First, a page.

C-MOS NAND enable circuit


NAND gates can also be "electronic sentries." If you don't want a signal to pass, a NAND gate can make sure it doesn't. We call this project a "NAND enable circuit" because that what the NAND gate does - it enables signals to pass through a channel.

The two LEDs let you see whether or not the signal shown at LED 1 is allowed to pass to LED 2. You probably recognized one circuit in the schematic right away - the multivibrator. You can see the output of the multivibrator by watching LED 1. You'll also notice that the multivibrator provides one of the inputs to the NAND gate.

What do you suppose happens when the select switch is up or down?

Be sure to make some mental notes because we're about to find out.

As you build this circuit, set the select switch down, and look at LEDs 1 and 2. You'll see LED 1 "blink" to indicate the output of the multivibrator. But look at LED 2. You'll see that it stays lit all the time, indicating that something's preventing the signal at LED 1 from reaching LED 2.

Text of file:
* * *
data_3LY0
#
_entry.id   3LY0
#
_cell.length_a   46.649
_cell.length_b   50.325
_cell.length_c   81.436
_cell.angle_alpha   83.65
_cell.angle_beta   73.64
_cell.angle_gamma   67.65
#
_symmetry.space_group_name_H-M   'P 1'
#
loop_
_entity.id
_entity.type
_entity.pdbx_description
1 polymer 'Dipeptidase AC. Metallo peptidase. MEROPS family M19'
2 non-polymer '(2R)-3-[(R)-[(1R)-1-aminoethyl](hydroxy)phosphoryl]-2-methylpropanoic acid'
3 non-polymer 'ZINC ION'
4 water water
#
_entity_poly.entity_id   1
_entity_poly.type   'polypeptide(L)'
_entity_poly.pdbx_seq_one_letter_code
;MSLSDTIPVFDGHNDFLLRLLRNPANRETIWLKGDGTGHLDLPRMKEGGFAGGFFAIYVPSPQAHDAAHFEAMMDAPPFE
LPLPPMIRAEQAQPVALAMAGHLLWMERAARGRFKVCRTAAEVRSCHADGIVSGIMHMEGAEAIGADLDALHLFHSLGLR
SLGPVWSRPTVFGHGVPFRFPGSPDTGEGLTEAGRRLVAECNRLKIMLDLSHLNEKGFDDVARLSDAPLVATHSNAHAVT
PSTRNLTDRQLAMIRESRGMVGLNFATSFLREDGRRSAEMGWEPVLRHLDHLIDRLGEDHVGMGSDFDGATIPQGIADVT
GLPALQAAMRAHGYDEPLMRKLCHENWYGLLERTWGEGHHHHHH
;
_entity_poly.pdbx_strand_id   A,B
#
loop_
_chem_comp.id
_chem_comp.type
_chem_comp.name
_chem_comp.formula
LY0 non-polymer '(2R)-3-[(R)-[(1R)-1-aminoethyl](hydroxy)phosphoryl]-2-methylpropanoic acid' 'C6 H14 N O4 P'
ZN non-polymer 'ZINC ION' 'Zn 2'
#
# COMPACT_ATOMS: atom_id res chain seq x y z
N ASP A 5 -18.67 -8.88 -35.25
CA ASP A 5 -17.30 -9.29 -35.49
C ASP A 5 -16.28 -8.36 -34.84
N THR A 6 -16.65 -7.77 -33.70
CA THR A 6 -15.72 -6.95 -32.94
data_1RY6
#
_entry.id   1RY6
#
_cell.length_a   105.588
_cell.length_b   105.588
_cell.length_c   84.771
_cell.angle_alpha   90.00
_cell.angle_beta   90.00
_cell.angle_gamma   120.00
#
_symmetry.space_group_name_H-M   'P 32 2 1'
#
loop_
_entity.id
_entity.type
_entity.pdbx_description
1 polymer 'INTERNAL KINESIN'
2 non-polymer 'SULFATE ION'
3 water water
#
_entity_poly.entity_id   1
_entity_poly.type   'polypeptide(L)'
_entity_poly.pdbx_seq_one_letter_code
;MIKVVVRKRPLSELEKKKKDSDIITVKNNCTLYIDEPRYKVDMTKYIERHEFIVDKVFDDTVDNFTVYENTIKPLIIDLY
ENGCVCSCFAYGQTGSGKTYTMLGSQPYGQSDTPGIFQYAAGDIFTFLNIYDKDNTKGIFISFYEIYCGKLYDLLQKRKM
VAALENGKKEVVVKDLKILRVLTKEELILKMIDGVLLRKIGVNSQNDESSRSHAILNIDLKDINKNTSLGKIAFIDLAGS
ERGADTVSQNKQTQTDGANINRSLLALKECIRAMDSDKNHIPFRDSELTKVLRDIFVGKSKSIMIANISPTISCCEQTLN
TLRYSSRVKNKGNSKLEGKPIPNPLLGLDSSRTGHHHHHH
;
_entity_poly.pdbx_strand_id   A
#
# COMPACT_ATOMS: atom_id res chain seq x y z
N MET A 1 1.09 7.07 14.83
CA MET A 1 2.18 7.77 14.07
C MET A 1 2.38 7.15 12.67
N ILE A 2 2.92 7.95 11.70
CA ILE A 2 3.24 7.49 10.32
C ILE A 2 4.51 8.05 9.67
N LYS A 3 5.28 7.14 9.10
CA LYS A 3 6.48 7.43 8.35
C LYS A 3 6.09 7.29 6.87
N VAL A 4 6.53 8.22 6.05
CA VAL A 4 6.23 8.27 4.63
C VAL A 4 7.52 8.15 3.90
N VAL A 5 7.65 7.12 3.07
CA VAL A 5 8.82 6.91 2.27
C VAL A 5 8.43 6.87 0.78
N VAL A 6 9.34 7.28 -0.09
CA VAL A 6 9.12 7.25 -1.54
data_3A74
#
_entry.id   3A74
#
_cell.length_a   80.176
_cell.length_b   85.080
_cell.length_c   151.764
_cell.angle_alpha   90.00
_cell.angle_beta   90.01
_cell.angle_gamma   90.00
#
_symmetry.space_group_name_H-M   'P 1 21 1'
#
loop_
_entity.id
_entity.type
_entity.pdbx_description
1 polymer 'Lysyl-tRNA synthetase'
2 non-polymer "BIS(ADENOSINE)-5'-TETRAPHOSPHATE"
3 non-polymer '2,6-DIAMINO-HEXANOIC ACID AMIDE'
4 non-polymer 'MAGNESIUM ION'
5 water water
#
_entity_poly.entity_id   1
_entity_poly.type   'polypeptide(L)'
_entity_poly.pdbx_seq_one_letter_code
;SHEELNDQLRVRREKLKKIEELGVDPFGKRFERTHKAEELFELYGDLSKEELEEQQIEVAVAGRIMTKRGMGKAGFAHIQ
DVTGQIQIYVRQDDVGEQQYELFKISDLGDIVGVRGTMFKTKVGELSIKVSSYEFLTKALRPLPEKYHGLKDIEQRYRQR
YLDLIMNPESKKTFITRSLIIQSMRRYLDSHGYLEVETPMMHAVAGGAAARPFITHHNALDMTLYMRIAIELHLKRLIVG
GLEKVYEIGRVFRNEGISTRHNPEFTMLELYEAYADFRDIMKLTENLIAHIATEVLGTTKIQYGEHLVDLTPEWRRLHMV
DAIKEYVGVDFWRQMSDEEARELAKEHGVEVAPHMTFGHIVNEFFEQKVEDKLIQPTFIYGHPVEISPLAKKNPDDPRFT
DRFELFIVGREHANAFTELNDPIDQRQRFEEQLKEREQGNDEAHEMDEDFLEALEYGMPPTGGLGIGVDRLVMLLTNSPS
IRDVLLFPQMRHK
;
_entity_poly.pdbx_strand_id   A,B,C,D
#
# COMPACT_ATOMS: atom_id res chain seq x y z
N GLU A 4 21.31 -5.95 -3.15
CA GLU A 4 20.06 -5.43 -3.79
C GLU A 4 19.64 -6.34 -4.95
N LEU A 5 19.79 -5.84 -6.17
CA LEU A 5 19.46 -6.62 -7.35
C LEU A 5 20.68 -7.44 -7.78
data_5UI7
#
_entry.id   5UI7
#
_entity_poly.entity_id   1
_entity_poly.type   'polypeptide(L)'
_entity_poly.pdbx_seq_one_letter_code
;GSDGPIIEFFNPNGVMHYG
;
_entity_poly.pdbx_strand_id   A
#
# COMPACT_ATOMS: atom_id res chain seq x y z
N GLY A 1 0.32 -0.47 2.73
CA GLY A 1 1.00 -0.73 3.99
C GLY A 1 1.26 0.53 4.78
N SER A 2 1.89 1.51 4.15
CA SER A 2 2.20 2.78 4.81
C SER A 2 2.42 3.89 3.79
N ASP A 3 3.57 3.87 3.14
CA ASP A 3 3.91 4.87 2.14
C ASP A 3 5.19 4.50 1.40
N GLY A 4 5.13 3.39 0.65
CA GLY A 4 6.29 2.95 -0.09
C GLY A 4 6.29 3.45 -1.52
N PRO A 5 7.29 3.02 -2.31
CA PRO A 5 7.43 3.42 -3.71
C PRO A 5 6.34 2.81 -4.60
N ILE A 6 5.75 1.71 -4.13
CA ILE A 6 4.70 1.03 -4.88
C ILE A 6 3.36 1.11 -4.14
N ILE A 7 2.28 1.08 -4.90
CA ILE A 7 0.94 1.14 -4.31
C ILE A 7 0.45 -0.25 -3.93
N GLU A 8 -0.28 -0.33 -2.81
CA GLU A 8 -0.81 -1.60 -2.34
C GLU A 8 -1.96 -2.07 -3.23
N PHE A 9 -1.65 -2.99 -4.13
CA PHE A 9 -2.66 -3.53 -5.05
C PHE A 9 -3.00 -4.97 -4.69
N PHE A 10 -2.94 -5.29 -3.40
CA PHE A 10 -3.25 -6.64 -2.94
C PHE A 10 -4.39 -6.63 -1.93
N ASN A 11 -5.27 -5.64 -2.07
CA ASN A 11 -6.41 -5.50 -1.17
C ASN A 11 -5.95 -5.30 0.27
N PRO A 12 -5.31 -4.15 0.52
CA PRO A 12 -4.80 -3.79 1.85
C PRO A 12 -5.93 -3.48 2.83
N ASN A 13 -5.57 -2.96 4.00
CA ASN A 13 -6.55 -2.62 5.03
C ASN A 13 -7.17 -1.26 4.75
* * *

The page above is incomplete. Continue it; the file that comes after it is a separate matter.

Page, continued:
Now set the select switch up and observe LED 2. What is happening?

Is the same thing happening to both LED 1 and LED 2?

You can see that LED 1 and LED 2 "take turns" going on and off. This is because we set one input of the NAND to 1 when we set the select switch up.

The multivibrator sends 0 and 1 signals to the other input. When the signal is 1, LED 1 lights but both input signals to the NAND are then 1. That means the NAND's output is 0, and LED 2 goes out.

Then one of the inputs to the NAND becomes 0, its output goes to 1 and LED 2 lights. (Now be honest - did you figure all that out before building the circuit?? We hope so.)

C-MOS AND enable circuit








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